Erfurt Much has been puzzled and predicted, now an analysis of actual property purchases and sales shows: The prices for home ownership have fallen noticeably in the corona crisis. Compared to February, condominiums were sold 7.5 percent cheaper in March and April. Prices across Germany averaged 2776 euros per square meter. In February it was 3002 euros. For one- and two-family houses, prices fell by 1.8 percent from 2,200 to 2,160 euros per square meter, an analysis by On-Geo shows based on 20,000 transactions since March.

The results of the previously unpublished study are available to the Handelsblatt. “The corona pandemic has caused a short-term shock reaction to residential property prices,” said Sanjo Nitschke, head of analysis at On-Geo.

On-Geo is a data service provider for the real estate market. According to their own information, 85 percent of all savings banks and banks in Germany use the Munich company’s products for property valuation. Every year it determines the values ​​for more than 1.5 million properties.

The study, which is based on real purchase prices, is a counterpoint to the numerous analyzes based on supply data since the beginning of the corona crisis. Various studies have so far come to the conclusion that, in times of crisis, significantly fewer properties were offered, but prices remained stable. For example, an analysis by the F + B analysis company recently showed that the prices of the apartments on offer rose by as much as six percent between the beginning of March and the end of May.

The on-geo analysis also shows that the market recovered with the gradual easing after the strict contact restrictions. Condominiums are trading almost at the pre-crisis level, and one- and two-family houses are even trading above. “It cannot yet be said seriously what long-term effects there will be. The ongoing value monitoring will show that, ”says Nitschke.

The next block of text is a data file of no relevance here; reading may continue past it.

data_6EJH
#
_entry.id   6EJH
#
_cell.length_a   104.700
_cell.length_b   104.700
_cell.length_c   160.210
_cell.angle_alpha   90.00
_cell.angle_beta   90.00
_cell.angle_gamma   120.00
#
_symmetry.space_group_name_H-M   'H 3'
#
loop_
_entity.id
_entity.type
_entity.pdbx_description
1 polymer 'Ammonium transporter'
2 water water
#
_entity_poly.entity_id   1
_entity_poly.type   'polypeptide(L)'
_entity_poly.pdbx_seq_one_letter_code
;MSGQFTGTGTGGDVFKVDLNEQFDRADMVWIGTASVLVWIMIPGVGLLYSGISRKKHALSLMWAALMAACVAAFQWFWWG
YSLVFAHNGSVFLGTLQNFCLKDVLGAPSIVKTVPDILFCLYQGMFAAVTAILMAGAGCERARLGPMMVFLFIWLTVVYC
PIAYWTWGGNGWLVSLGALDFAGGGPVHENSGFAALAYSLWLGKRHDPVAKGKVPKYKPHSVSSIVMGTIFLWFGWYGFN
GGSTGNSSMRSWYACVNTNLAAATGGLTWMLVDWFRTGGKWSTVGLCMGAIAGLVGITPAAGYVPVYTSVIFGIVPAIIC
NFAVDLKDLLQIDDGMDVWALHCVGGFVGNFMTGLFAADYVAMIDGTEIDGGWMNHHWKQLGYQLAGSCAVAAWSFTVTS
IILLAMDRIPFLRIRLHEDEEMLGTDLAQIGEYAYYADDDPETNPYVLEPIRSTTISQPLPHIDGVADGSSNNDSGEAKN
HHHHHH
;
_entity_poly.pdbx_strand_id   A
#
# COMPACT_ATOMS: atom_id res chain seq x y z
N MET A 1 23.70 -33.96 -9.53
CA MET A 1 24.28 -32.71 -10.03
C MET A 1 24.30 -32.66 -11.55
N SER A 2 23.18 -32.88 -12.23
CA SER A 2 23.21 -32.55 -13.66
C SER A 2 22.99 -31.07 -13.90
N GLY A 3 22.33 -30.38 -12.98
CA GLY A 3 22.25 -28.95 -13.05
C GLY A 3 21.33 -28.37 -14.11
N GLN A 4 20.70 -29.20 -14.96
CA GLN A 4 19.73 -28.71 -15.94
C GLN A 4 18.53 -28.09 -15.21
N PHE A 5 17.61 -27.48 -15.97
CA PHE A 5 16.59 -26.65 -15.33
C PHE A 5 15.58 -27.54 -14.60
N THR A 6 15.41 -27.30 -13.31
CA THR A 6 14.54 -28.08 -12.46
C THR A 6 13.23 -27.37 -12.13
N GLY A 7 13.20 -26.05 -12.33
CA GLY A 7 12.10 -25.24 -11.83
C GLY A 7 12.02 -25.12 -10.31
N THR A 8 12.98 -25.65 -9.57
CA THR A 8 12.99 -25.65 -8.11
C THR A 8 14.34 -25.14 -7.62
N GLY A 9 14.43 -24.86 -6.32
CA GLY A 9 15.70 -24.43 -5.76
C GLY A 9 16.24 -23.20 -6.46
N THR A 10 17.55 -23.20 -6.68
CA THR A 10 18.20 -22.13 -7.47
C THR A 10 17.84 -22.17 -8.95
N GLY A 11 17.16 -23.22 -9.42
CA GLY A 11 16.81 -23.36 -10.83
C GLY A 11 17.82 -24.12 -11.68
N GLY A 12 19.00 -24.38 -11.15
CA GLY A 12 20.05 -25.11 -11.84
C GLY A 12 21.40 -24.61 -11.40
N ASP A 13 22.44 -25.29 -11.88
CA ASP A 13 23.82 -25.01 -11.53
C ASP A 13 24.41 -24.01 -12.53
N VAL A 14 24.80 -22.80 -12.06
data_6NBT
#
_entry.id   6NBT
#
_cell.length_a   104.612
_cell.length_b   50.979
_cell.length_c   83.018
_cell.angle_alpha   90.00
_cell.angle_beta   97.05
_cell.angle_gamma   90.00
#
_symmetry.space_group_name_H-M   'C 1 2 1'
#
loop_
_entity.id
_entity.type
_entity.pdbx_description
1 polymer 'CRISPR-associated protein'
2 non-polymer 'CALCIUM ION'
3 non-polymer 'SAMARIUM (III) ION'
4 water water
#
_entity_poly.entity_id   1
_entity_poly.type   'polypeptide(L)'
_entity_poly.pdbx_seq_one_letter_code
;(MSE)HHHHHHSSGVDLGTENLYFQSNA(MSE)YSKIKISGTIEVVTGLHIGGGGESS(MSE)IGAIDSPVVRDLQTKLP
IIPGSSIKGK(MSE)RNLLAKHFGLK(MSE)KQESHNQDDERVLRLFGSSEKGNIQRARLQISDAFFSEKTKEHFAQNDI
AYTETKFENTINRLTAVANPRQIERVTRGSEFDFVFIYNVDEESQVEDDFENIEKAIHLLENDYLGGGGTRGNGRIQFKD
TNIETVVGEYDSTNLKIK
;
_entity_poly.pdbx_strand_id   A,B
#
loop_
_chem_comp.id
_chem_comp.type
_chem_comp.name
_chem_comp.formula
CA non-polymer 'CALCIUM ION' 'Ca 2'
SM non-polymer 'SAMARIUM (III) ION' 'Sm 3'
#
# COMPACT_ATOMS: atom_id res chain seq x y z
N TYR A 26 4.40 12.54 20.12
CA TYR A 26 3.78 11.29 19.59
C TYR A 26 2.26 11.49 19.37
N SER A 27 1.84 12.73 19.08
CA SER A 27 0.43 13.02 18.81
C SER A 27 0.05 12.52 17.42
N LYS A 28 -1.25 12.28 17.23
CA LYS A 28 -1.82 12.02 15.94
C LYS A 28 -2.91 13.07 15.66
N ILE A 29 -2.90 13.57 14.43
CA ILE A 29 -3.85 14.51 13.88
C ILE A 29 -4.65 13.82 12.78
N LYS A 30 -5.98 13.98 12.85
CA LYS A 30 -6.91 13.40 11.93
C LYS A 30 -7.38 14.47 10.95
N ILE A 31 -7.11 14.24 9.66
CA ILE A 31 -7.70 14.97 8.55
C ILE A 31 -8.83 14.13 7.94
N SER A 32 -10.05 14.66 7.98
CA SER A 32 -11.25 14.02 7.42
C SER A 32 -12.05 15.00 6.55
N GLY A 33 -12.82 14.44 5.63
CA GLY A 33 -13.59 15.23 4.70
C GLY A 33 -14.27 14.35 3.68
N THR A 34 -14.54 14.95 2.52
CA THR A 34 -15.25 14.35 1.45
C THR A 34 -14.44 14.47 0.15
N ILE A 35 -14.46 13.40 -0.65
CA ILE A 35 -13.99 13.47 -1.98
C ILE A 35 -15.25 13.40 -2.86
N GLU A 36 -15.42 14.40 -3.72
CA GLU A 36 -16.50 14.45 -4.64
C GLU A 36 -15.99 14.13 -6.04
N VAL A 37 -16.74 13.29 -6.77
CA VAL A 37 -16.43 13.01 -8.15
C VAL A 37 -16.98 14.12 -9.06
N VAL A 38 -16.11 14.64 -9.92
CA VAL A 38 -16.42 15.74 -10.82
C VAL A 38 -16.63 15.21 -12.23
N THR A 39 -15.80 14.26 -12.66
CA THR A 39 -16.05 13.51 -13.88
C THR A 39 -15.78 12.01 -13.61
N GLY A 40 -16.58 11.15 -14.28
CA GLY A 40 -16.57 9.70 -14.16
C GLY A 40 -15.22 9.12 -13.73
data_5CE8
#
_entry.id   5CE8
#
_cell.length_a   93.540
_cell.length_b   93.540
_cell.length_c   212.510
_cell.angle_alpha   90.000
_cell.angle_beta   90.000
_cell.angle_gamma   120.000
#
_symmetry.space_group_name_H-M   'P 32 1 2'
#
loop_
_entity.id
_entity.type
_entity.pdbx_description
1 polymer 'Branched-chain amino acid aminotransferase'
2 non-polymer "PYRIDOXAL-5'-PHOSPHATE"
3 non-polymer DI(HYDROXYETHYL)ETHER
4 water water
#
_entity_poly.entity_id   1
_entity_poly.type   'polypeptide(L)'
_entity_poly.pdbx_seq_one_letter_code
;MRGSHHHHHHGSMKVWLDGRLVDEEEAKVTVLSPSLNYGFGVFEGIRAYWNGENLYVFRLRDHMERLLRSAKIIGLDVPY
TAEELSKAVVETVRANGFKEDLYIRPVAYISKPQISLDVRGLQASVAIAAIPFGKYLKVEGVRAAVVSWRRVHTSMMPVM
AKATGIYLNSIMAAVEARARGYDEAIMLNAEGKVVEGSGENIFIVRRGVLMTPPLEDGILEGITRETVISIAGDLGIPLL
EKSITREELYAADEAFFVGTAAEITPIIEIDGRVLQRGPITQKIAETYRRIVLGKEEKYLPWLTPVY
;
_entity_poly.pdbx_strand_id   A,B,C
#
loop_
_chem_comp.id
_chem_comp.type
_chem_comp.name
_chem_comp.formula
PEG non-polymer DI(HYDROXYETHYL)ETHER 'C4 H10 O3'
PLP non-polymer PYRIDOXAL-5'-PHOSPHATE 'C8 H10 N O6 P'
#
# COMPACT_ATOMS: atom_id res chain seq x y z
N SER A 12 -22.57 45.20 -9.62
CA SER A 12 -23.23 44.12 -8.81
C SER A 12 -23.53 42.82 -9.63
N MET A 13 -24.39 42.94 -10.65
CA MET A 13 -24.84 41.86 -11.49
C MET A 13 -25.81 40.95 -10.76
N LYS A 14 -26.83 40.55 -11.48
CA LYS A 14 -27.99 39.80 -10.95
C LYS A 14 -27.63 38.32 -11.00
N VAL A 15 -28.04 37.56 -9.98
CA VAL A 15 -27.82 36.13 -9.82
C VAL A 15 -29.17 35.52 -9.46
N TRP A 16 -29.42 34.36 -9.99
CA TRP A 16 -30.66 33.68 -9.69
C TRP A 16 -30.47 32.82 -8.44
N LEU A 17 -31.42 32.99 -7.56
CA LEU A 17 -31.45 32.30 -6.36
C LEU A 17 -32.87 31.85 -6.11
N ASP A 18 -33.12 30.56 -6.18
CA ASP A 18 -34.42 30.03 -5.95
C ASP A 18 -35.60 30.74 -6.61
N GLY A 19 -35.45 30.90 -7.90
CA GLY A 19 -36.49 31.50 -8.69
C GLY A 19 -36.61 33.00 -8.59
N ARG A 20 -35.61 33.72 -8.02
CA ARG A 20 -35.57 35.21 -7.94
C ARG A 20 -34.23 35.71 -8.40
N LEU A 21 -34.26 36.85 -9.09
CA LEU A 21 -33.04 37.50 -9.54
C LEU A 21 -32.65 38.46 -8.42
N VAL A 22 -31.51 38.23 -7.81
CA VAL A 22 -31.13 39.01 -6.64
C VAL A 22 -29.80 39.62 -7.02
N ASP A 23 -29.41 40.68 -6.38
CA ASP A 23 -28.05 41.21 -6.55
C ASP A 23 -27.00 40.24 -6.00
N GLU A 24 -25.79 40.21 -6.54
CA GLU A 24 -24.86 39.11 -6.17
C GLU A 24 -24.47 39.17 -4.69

The trend was clear until shortly before the crisis: Home ownership in Germany at the end of the first quarter of 2020 was around nine percent more expensive than in the previous year. Unfortunately, the analysis of On-Geo does not yet reveal how the transaction prices developed in the second quarter compared to the previous year and how the trend is in individual regions or even cities. There is only offer data for the time being.

On this basis, the real estate service provider JLL published an analysis of the eight largest German cities just a few days ago – Berlin, Munich, Hamburg, Cologne, Frankfurt, Dusseldorf, Leipzig, Stuttgart. Accordingly, prices for condominiums rose by 9.3 percent in the first half of the year, after 6.7 percent in the previous year. At 5.0 percent, rents actually rose twice as much as in the previous year.

In the eight largest cities, there is still a large discrepancy between supply and demand, explains Sebastian Grimm, residential property expert from JLL. JLL sees the biggest gap between future needs and current completions in Cologne, Stuttgart and Leipzig. Hamburg and Dusseldorf, on the other hand, have “the best relationships with regard to these two factors”.

However, studies of offer data have at least one catch: they do not say anything about the purchase price actually paid. The fact that some analyzes are based on largely stable prices should not be over-interpreted, as the housing market expert Harald Simons from Empirica warned. The fact that average prices are stable could be due to the fact that fewer apartments come onto the market in the low-priced segment, but more in the high-priced segment. The statistics could also be distorted because fewer apartments were advertised than in the comparable period.

More: Trend quarter 2020 – Where rents and purchase prices rise the most

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